Law | Opinion

Peter d'Errico: Tribal sovereignty attacked in Supreme Court

Native women rallied on the steps of the U.S. Supreme Court for the Quilt Walk for Justice on December 7, 2015. Photo by Indianz.Com

Retired professor Peter d'Errico reviews oral arguments in Dollar General Corporation v. Mississippi Band of Choctaw Indians, a tribal jurisdiction case that was heard by the U.S. Supreme Courton December 7:
One expects the opposing party to deny one's arguments. No surprise. The inauspicious note stems from the part of the Choctaw argument Dollar General didn't deny: namely, the notion that "the Tribes entered the United States and were incorporated into [the] country." Dollar General didn't deny that part of the Choctaw argument because it agrees with it.

Dollar General based its argument against Choctaw jurisdiction (over the tort case resulting from alleged sexual abuse of a minor Choctaw employee by the store manager) on the premise that Indian Nations were absorbed into the "national tradition of the United States and our Constitution."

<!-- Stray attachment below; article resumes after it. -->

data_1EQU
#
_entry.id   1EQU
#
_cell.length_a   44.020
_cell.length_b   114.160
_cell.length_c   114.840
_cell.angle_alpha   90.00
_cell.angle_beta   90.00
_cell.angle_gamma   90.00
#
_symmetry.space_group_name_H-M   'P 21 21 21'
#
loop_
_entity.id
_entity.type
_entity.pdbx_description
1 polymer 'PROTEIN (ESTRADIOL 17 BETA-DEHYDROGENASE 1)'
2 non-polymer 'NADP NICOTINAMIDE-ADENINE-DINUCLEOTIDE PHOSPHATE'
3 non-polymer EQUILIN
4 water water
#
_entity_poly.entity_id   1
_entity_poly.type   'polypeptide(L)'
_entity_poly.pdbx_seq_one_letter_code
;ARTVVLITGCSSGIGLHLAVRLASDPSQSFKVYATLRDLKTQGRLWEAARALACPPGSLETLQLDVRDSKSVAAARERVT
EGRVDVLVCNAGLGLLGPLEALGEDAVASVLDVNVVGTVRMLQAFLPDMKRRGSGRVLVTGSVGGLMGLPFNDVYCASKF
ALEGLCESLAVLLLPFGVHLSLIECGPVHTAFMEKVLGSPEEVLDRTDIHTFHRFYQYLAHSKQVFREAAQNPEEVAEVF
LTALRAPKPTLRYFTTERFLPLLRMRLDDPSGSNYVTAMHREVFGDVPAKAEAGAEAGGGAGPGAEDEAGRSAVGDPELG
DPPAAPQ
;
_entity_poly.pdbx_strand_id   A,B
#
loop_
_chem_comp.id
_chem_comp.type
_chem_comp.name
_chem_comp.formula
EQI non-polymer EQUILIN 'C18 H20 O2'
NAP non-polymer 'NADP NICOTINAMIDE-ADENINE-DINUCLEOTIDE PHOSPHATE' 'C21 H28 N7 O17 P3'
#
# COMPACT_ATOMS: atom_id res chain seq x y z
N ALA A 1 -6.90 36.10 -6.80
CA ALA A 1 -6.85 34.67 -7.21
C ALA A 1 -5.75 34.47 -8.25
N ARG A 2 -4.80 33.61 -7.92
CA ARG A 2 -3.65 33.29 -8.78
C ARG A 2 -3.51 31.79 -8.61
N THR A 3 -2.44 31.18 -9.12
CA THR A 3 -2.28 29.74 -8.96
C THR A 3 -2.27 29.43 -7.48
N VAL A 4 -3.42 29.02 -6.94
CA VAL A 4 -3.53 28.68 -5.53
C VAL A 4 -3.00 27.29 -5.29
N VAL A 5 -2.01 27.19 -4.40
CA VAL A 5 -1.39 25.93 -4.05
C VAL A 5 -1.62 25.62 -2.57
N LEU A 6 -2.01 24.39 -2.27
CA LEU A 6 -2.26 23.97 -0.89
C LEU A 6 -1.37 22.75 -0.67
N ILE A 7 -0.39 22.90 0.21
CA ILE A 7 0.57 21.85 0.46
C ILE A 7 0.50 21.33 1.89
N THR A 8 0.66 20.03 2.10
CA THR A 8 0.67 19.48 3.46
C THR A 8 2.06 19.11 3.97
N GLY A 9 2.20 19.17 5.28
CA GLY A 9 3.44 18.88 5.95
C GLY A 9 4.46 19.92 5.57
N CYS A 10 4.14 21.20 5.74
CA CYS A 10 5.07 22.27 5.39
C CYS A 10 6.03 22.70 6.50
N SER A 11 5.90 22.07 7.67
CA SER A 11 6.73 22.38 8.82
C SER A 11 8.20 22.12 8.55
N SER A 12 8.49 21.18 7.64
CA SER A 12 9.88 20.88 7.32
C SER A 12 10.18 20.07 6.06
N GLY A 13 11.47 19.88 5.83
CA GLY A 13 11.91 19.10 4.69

By failing to challenge the notion of "incorporation"—worse, by adopting the concept of incorporation into their own argument—the Choctaw opened the door wide to Dollar General's attack.

Dollar General hammered on the argument that "the Tribes" were "incorporated into the United States" as inferior sovereigns. When Justice Ginsburg referred to language in prior U.S. Supreme Court decisions saying "tribal courts" have civil jurisdiction over non-Indians, Dollar General said that language in favor of Indians was "dictum"—i. e., not binding as precedent—and that other decisions against the "Tribes" are binding.

Get the Story:
Peter d'Errico: Dollar General: Finding Indian Sovereignty in Christian Discovery (Indian Country Today 12/18)

Relevant Documents:
Transcript: Dollar General v. Mississippi Band of Choctaw Indians (December 7, 2015)

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